“Take control of what I say, O LORD, and guard my lips."
Over-sharing on social media has become rampant. Whether it’s the latest video blog of a husband showing how he got his wife’s urine sample out of the toilet for a surprise pregnancy test (I’m not kidding!) or an angry wife’s post fresh off an argument with her husband, there is such a thing as too much information!
I myself have been guilty of this especially when it comes to my 12-year-old daughter and the funny things she says and does. Seriously, she’s adorable. However, I’m somewhat ashamed when I think of the times I’ve snuck onto Facebook to post something about her only to later have her come across it and yell accusingly, “Mom! You put that on Facebook??” Busted. I can try to tell her it’s ok, just my friends see it. But it can’t change the fact that I broke a trust with her by posting something I knew she would not have appreciated.
Perhaps you’ve done something similar? Or you might wonder if something you want to post might be borderline inappropriate to share? Below are a few suggested questions to ask yourself next time BEFORE you post.
If it’s true that “a picture speaks a thousand words” and “death and life are in the power of the tongue,” (Proverbs 18:21) – or the post for that matter – then what I say on social media has tremendous power to either bring life-giving honor to my relationships or death-wielding pain. It’s totally within my power to choose.
...what I say on social media has tremendous power to either bring life-giving honor to my relationships or death-wielding pain.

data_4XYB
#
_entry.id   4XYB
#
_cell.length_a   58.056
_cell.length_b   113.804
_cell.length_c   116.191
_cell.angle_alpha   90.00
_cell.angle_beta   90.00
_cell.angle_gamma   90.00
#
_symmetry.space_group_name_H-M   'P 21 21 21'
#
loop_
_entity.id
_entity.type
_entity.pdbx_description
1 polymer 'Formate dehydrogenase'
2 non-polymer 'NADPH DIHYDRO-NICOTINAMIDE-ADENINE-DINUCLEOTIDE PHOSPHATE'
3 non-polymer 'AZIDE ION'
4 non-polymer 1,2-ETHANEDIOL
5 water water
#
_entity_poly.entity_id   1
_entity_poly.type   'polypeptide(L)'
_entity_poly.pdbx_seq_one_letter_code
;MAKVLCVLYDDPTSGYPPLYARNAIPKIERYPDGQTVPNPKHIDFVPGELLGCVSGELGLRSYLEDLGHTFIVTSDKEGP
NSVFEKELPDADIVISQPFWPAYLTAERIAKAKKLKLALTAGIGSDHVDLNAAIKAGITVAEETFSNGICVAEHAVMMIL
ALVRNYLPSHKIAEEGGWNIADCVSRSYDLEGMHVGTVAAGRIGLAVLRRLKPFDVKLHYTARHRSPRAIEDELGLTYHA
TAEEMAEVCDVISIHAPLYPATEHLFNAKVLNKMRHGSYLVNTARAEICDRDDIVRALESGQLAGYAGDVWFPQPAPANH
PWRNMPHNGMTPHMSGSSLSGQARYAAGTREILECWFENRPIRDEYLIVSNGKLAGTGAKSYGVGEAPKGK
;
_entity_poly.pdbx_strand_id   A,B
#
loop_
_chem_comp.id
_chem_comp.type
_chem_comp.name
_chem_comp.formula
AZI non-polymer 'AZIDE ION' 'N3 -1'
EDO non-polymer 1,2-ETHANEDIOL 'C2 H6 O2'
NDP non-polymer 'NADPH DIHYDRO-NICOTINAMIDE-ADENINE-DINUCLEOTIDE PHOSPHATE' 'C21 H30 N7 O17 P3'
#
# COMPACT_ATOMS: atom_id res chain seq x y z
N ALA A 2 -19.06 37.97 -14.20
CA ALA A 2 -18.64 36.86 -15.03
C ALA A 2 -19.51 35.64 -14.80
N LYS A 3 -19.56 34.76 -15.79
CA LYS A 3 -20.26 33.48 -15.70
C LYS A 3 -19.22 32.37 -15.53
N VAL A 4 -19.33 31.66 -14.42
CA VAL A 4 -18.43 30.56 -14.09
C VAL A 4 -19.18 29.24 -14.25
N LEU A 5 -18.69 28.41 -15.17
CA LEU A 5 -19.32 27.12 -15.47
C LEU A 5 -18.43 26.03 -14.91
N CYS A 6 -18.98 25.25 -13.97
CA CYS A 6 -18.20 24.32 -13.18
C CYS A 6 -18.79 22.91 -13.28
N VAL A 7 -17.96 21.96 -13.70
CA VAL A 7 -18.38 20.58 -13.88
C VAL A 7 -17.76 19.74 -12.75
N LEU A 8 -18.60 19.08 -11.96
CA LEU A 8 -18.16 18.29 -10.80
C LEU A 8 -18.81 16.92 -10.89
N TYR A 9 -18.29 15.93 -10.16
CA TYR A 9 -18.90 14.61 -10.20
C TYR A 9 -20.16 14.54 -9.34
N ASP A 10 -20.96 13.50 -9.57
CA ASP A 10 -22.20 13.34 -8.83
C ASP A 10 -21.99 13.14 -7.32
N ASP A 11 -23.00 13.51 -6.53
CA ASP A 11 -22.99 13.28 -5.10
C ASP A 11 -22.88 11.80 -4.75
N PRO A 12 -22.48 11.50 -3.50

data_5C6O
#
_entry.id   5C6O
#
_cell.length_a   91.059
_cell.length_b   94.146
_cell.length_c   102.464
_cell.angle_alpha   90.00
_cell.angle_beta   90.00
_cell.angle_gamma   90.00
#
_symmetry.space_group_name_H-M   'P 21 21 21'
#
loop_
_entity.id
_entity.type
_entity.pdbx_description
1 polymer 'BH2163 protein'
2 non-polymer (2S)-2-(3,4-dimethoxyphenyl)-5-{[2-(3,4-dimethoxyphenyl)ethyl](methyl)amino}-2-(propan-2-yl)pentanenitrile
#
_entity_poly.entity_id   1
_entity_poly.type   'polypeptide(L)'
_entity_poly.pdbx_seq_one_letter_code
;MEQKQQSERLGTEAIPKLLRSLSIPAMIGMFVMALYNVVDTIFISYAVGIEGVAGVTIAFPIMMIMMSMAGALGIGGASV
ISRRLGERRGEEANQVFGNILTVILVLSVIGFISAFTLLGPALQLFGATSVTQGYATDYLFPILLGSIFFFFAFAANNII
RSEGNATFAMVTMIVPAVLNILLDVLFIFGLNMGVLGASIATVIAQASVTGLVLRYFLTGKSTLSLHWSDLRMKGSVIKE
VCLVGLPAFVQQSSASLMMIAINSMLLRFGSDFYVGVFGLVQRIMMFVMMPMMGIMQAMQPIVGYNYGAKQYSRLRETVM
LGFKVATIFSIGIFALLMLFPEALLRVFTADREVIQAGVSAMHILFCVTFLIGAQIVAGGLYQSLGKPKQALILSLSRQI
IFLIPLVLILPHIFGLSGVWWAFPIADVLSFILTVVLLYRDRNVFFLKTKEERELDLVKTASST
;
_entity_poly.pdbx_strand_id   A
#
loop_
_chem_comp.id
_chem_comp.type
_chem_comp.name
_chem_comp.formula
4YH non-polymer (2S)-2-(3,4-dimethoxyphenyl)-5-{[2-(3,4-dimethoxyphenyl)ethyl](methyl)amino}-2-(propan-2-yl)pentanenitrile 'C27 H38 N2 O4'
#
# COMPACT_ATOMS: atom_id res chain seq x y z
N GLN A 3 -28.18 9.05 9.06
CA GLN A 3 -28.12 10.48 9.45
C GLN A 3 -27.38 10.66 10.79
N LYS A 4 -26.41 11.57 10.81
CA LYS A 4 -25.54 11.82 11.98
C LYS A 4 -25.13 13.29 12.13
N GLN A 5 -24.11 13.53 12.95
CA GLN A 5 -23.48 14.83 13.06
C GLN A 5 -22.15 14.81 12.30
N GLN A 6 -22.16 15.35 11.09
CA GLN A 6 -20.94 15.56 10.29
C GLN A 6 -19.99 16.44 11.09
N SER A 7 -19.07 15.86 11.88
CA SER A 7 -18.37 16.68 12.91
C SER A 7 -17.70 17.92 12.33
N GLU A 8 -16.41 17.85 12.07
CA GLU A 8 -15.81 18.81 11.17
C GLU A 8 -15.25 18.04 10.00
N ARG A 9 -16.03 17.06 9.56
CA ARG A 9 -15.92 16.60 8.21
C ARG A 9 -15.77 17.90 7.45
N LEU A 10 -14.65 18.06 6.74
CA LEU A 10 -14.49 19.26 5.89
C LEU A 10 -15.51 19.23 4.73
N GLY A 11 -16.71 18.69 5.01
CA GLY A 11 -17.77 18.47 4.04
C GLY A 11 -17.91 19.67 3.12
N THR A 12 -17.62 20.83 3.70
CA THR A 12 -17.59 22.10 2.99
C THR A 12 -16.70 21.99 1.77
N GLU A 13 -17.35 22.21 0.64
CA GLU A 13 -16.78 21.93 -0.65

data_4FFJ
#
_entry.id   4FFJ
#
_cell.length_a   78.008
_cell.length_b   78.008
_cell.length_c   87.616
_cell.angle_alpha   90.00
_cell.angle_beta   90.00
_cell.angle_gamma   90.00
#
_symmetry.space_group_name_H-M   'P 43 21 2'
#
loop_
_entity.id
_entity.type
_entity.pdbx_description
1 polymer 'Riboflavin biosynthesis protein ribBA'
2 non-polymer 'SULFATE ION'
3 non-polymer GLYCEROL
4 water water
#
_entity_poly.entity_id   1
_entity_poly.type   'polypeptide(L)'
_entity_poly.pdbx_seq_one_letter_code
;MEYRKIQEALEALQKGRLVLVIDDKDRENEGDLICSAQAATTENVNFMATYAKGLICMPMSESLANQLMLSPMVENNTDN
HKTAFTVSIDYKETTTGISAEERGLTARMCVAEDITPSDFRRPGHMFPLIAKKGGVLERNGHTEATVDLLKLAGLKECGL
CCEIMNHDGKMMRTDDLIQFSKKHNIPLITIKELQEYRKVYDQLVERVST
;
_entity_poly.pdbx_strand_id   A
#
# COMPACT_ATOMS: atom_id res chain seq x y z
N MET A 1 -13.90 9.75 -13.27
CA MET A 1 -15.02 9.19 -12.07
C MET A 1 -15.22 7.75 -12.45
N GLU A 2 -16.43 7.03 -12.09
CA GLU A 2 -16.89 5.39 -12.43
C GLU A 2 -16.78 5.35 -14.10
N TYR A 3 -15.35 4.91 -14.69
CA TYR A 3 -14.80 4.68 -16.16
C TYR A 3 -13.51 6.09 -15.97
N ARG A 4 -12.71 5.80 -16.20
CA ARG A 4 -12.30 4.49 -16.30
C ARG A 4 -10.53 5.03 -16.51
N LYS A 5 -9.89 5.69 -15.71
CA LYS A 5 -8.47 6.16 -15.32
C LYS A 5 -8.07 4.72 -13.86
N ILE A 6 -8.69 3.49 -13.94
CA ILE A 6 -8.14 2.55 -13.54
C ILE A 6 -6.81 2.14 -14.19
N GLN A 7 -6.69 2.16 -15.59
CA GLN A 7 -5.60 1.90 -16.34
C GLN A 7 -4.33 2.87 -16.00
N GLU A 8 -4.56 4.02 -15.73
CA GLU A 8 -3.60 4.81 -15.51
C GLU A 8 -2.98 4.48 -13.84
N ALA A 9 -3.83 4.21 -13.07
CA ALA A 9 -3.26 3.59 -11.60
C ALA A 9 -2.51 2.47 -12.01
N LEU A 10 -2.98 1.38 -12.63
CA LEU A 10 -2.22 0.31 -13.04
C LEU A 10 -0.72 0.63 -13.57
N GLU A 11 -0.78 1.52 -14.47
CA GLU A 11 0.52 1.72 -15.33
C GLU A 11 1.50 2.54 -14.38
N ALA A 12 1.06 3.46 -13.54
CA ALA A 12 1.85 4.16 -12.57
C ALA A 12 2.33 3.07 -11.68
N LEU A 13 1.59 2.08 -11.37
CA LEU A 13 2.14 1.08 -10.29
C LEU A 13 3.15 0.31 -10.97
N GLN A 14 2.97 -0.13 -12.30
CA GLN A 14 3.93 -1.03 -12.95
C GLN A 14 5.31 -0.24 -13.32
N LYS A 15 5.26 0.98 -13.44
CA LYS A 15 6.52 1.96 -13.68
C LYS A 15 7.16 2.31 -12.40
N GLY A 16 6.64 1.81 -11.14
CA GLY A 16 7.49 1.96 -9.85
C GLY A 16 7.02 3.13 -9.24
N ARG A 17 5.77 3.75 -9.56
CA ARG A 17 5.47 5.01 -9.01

The bottom line is this: Even if it’s funny, if it’s not kind, don’t post it. If you’re angry or hurt – don’t post it. If you have to do it in secret – don’t post it. If in doubt, ask their permission to share it first. If they say no, then file it away under “good ideas gone bad” and let it pass. If they give the OK, then post away! If you’ve already posted an offensive comment or photo, confess and ask forgiveness.
O Lord, take control of what I say, and guard my lips. Help me to speak only words of life and only what is true, and honorable, and right, and pure, and lovely, and admirable. (Psalm 141: 3; Philippians 4:8) Amen.
Alisa Grace ('92) serves as the co-director of the Biola University Center for Marriage and Relationships where she also co-teaches a class called "Christian Perspectives on Marriage and Relationships." While she speaks and blogs regularly on topics such as dating relationships, marriage, and love, she also loves mentoring younger women and newly married couples, speaking at retreats and providing premarital counseling. Alisa and her husband, Chris, have been married over 30 years and have three wonderful children: Drew and his wife Julia, Natalie and her husband Neil, and their youngest blessing, Caroline.